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An infuriatingly excellent restoration from The 3D Film Archive.

Do you know that the 1941 film of THE MALTESE FALCON directed by John Huston and starring Humphrey Bogart was produced as a “B” movie?

I will wager not. It, however, was.

Today when we think of “B” movies we think of low budget action films that only a cult audience cares to see.

This was not the case in the days when the studios made movies. “B” movies were free from studio interference. Depending on the crew making them they could, like THE MALTESE FALCON (1941) be “A” movies done on a “B” budget. The 1941 version was the third telling of that story.

THOSE REDHEADS FROM SEATTLE (1953), billed as “The First 3D Musical” was, surprisingly, produced as a “B.”

This was all to the good as that means there was no studio interference in its making.

The first thing that came to mind when I watched it this week in 3D on the big screen in The Cineforum was how wonderful this film felt to my eyes. 2D vision is not natural. We see in 3D. Each of us watching a regular movie gets eye strain to varying degrees.

With good 3D that does not happen. I know, I know all the stories talk about eyestrain from wearing the glasses. Like so much we read that is wrong. The eye strain comes not from the glasses but from improperly aligned 3D.

The 3D in THESE REDHEADS FROM SEATTLE is aligned perfectly. This is golden age 1950s 3D probably better than it was seen anywhere at that time.

The commentary track on this film deals mostly with the technical aspects of the restoration. That, plus the excellent bonus features, brings home with polished crystal clarity why it is vital that any company looking to issue any 3D title on Blu-ray should knock on the door of The 3D Film Archive.

If not satisfied with what they first achieve The 3D Archive crew will go back and do it again until they are satisfied as Thad Komorowski, we are told, did with his work on this film.

I titled this piece “Infuriatingly excellent.”

This restoration is infuriatingly excellent because with it we can see what happens when a studio like Paramount pulls out all the stops while trusting its material to more than capable hands.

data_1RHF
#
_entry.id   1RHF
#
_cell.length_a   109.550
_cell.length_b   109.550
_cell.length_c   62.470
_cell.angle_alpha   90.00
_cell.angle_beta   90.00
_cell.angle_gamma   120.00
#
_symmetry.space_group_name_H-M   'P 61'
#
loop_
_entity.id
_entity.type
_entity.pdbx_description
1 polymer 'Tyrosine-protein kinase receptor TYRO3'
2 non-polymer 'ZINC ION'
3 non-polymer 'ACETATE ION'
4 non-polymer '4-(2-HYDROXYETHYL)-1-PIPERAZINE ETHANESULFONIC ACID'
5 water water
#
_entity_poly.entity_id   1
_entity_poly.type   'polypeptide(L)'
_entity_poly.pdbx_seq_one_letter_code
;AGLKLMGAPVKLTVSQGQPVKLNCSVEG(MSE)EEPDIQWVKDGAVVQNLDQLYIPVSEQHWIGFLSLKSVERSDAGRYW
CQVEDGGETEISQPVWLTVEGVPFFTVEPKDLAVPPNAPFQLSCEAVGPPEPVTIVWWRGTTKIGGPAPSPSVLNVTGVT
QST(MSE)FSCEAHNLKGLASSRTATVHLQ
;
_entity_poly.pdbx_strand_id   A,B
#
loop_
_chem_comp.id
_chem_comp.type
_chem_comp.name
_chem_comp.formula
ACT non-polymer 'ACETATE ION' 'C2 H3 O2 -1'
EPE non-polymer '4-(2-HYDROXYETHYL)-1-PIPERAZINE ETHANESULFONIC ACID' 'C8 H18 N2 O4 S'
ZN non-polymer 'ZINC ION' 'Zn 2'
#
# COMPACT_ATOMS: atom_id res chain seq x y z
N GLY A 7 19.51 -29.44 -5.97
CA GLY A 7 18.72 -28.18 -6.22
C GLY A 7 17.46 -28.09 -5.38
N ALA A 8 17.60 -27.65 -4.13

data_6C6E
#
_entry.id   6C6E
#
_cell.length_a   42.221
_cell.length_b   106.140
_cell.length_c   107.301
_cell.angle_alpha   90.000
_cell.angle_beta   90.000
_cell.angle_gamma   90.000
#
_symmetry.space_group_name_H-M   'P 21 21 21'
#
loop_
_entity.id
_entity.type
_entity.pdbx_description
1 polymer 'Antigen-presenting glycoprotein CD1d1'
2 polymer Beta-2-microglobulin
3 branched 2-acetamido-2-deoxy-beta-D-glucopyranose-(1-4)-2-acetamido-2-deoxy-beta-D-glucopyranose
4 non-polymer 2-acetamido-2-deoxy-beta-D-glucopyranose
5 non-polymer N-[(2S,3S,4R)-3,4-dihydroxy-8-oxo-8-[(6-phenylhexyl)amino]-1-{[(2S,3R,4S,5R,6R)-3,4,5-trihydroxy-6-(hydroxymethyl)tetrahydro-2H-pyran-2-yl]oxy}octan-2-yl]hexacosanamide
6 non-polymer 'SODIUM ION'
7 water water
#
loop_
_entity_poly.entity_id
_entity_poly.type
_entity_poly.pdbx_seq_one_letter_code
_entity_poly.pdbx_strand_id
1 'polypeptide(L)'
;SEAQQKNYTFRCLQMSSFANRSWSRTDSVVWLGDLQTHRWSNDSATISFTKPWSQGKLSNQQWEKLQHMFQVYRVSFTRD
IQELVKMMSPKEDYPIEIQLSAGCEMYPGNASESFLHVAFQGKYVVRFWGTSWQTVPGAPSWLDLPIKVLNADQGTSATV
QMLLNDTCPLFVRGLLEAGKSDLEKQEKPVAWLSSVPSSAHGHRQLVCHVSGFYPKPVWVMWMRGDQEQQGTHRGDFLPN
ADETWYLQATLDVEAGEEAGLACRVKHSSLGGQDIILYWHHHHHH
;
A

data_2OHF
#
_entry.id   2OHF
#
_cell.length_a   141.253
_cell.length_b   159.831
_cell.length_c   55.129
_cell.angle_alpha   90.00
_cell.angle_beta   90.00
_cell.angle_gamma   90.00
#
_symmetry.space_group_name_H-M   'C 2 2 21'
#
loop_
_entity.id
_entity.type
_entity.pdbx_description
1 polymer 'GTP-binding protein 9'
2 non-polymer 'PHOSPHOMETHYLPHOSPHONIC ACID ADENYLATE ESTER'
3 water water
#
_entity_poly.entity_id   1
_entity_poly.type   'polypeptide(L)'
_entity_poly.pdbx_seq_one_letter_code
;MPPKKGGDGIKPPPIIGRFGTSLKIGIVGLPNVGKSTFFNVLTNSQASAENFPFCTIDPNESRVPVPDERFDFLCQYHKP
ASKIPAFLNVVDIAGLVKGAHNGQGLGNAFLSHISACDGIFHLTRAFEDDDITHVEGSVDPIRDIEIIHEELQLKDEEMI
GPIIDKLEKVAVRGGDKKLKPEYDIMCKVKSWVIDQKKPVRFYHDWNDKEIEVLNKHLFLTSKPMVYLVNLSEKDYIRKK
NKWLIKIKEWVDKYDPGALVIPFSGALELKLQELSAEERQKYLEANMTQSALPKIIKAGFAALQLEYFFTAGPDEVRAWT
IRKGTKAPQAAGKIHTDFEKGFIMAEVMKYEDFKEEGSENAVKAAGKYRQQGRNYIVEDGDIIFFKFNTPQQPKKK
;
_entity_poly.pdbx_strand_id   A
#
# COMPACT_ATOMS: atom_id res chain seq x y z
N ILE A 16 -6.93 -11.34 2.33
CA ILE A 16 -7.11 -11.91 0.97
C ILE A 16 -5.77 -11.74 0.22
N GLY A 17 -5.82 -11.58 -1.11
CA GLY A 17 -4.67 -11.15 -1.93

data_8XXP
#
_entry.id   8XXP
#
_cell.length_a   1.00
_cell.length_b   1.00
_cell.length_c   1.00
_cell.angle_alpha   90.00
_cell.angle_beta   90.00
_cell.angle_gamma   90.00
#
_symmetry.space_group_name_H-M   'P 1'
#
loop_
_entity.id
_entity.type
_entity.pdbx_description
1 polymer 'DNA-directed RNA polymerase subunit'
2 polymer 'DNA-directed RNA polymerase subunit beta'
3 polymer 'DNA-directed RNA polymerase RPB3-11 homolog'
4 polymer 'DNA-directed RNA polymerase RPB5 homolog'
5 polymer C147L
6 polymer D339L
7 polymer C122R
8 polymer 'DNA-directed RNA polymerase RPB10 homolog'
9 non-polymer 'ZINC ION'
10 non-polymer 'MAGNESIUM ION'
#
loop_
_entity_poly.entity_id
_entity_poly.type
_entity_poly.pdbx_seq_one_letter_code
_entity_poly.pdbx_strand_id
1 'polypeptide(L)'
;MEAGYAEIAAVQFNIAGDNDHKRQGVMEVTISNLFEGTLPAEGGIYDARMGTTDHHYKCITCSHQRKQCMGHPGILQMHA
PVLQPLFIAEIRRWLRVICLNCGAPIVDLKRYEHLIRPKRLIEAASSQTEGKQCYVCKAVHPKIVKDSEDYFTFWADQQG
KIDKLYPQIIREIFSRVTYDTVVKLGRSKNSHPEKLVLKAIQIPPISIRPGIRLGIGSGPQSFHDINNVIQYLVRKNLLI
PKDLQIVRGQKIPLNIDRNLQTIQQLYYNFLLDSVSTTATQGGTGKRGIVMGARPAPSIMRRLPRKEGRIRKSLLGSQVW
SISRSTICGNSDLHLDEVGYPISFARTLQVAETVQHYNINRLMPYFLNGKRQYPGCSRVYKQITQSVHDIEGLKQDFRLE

Lillian Gish said that star quality is that little bit extra we give of ourselves. In the case of The 3D Film Archive they give a lot extra. Spurred on by their love of the medium as well as their love of motion pictures this outfit is a star among stars.

The infuriating part comes from my realization of what Olive Films could have won for us had they opted for a 3D Film Archive Restoration of their upcoming release of MONEY FROM HOME (1953).

It would have been quite the feather in their cap.

Well, it ain’t.

The good news not only is that this fine restoration of THOSE REDHEADS is now in the can for posterity but also that another Paramount title, CEASE FIRE, is also in the more than capable hands of The 3D Film Archive. CEASE FIRE was actually filmed on location in Korea during the last days of the Korean War. It was filmed with actual soldiers some of whom were killed before the film was released.

Kino Lorber deserves a huge pat on the back for stepping up to bring these titles to life in the format they are meant to be seen. That means that future generations will benefit in way past generations could not.

THOSE REDHEADS FROM SEATTLE is a great movie with much to offer. I, for one, will watch anything with Agnes Moorehead.

I’m looking forward to CEASE FIRE. I hope someone steps up to the plate for MONEY FROM HOME while one of the film’s stars, Jerry Lewis, is still here to appreciate it. If that happens I will re-title this piece “Delightfully excellent.”–Reg Hartt 2017/05/18.

These people deliver star quality.





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